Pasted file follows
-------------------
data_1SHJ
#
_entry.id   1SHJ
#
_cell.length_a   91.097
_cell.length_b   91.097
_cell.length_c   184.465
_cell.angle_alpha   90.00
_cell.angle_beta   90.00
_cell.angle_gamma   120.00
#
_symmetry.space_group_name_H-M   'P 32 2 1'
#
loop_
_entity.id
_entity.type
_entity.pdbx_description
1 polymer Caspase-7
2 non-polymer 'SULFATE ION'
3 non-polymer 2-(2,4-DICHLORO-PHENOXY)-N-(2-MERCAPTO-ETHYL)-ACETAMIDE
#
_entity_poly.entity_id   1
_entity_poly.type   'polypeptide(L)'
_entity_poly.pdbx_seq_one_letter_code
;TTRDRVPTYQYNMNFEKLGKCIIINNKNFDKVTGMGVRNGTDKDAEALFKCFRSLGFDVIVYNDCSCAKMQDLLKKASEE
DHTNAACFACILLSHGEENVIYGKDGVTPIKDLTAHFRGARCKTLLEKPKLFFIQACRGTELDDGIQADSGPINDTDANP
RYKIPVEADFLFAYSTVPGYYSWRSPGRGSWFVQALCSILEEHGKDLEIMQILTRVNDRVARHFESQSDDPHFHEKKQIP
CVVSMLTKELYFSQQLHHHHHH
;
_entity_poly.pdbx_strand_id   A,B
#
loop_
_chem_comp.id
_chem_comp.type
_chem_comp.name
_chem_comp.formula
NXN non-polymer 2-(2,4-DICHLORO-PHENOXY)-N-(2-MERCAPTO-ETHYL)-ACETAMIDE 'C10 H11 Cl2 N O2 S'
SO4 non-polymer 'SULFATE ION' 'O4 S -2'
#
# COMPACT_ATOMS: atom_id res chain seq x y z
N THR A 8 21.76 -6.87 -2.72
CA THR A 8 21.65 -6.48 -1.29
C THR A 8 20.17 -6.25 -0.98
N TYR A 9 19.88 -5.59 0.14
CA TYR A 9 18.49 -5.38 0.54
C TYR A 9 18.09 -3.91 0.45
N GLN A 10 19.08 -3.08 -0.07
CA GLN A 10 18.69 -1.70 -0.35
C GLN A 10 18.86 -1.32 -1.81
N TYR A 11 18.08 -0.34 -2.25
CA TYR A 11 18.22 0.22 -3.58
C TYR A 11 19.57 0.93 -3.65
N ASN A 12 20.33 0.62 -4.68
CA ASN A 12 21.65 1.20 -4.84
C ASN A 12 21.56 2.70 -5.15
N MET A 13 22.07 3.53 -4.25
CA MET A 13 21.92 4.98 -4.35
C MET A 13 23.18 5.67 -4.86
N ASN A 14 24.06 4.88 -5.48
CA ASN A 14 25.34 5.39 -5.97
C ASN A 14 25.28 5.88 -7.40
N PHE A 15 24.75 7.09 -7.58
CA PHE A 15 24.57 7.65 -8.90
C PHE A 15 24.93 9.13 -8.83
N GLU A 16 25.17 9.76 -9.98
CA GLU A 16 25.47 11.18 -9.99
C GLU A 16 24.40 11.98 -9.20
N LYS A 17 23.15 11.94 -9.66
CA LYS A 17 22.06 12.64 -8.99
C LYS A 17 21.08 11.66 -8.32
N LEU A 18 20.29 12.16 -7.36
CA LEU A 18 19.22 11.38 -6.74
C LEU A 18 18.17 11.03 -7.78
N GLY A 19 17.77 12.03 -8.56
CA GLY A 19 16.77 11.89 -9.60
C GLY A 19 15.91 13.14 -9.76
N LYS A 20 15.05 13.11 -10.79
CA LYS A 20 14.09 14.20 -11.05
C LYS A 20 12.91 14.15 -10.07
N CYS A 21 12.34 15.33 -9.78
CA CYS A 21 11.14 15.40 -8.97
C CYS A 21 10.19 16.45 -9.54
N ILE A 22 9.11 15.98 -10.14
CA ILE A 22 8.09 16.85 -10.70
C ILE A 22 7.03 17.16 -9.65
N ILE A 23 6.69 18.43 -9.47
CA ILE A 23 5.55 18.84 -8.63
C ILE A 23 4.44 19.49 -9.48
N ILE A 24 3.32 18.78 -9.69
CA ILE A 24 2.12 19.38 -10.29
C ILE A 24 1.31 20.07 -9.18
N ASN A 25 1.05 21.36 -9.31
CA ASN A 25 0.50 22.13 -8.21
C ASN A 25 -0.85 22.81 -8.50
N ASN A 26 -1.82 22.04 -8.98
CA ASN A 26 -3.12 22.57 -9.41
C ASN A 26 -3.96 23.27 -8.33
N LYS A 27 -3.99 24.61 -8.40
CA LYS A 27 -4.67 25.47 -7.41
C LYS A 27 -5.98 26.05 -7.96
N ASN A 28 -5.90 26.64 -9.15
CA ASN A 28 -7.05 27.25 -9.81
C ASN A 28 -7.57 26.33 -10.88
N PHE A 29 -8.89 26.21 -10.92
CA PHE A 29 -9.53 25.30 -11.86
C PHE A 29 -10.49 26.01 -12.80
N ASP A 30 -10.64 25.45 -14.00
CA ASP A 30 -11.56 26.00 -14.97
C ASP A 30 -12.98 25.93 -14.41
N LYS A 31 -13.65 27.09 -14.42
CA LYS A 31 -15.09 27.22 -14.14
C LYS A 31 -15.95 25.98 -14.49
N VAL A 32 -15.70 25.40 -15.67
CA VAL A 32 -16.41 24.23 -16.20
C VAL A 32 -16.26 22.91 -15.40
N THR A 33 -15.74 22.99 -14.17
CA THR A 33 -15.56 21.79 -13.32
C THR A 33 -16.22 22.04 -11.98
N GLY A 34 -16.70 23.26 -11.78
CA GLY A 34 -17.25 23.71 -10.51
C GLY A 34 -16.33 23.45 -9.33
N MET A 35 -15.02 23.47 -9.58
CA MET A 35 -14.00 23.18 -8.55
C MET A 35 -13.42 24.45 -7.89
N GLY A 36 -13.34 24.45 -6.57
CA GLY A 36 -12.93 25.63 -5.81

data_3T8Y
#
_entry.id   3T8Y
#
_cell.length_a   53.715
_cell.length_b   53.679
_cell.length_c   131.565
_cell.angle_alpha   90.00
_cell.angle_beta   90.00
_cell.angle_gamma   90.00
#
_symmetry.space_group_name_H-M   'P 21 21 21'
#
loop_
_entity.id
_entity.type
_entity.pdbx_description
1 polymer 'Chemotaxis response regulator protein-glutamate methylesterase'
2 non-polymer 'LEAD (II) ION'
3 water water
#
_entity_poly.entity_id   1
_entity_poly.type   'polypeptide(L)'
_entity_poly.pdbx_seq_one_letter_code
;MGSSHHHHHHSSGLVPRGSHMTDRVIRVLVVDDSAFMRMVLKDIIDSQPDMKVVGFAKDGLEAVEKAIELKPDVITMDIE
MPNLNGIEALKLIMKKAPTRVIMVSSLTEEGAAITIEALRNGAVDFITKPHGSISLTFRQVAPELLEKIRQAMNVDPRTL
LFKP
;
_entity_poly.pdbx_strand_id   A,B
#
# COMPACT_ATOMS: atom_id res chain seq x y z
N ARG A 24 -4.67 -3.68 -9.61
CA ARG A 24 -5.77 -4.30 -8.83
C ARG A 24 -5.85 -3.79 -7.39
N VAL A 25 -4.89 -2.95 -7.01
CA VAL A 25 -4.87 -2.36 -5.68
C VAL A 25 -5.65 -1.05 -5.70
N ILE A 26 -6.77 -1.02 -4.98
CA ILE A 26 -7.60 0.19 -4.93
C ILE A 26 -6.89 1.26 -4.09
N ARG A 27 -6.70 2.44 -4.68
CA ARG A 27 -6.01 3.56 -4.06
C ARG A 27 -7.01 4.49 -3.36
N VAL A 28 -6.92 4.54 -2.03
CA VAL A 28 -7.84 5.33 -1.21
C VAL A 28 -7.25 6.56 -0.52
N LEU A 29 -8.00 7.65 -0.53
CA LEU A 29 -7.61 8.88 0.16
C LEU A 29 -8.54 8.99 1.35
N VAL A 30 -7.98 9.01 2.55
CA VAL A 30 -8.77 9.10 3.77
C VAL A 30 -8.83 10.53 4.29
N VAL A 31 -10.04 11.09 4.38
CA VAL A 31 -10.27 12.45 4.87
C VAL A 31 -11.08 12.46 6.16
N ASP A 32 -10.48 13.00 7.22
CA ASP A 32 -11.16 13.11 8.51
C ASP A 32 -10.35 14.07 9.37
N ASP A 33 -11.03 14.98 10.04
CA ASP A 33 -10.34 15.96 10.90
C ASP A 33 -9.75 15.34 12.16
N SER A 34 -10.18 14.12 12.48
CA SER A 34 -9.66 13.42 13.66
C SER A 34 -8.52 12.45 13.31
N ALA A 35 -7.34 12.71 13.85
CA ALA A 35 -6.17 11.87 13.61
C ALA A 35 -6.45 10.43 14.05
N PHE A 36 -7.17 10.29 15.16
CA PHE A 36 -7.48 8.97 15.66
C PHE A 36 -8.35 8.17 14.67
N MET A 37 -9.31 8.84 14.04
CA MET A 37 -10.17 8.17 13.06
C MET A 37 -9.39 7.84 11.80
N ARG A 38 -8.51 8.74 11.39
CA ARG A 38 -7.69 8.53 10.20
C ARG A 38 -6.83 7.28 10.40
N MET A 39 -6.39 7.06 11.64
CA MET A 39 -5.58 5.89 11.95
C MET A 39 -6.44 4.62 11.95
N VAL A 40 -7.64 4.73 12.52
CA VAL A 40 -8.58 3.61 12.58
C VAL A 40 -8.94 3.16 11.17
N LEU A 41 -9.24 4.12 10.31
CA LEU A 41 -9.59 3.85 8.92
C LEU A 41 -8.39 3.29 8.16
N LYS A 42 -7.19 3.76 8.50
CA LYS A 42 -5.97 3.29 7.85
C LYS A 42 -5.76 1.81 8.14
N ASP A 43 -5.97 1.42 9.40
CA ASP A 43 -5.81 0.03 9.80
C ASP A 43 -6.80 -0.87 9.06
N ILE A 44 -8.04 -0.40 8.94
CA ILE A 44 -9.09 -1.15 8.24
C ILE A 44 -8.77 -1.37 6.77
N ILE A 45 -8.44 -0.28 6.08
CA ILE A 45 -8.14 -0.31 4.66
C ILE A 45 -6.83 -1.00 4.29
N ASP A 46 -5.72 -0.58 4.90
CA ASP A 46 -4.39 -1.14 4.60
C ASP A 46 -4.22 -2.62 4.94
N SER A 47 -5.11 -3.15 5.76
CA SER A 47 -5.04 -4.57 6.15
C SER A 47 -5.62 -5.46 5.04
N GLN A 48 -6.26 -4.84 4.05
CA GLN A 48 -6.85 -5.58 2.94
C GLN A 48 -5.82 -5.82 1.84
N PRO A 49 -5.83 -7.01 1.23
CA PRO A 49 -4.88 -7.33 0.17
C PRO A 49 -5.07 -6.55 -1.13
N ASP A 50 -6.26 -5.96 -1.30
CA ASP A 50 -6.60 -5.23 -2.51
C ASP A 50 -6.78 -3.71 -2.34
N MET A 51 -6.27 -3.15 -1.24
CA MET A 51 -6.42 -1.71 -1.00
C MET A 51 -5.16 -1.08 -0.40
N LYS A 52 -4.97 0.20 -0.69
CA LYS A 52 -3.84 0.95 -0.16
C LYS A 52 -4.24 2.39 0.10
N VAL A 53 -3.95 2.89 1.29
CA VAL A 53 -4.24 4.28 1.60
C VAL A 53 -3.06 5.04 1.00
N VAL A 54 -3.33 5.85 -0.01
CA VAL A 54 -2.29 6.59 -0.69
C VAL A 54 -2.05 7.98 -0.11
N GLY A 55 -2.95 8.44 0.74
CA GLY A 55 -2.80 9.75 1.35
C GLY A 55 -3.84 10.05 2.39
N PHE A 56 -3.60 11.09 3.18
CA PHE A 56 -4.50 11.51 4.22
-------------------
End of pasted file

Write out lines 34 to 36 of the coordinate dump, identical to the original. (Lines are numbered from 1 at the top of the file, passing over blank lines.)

_chem_comp.type
_chem_comp.name
_chem_comp.formula